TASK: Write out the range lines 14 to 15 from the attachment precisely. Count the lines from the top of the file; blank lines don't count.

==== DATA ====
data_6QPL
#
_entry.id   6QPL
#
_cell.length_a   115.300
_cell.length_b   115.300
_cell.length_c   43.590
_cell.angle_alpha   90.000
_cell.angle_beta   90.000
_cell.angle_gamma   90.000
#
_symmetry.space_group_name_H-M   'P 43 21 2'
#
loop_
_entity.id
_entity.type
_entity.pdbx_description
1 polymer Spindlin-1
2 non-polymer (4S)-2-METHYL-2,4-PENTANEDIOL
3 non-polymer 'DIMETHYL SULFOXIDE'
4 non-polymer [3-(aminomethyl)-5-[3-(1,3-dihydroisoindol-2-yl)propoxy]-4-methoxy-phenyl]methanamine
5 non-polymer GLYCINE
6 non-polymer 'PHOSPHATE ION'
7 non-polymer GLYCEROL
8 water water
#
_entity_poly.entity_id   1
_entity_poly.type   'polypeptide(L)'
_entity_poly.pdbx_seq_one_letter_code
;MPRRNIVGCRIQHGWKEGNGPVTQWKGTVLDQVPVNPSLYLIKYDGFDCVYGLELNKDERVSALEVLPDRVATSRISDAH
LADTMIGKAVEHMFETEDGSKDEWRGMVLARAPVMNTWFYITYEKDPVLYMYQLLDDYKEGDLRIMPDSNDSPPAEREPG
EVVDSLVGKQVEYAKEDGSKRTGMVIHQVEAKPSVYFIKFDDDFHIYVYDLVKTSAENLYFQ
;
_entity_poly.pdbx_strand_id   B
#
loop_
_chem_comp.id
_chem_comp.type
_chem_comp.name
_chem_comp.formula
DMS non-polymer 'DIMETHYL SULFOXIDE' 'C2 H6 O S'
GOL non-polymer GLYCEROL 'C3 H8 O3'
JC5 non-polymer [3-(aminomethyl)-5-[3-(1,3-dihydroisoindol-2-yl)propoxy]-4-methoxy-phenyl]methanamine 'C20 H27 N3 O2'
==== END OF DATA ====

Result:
loop_
_entity.id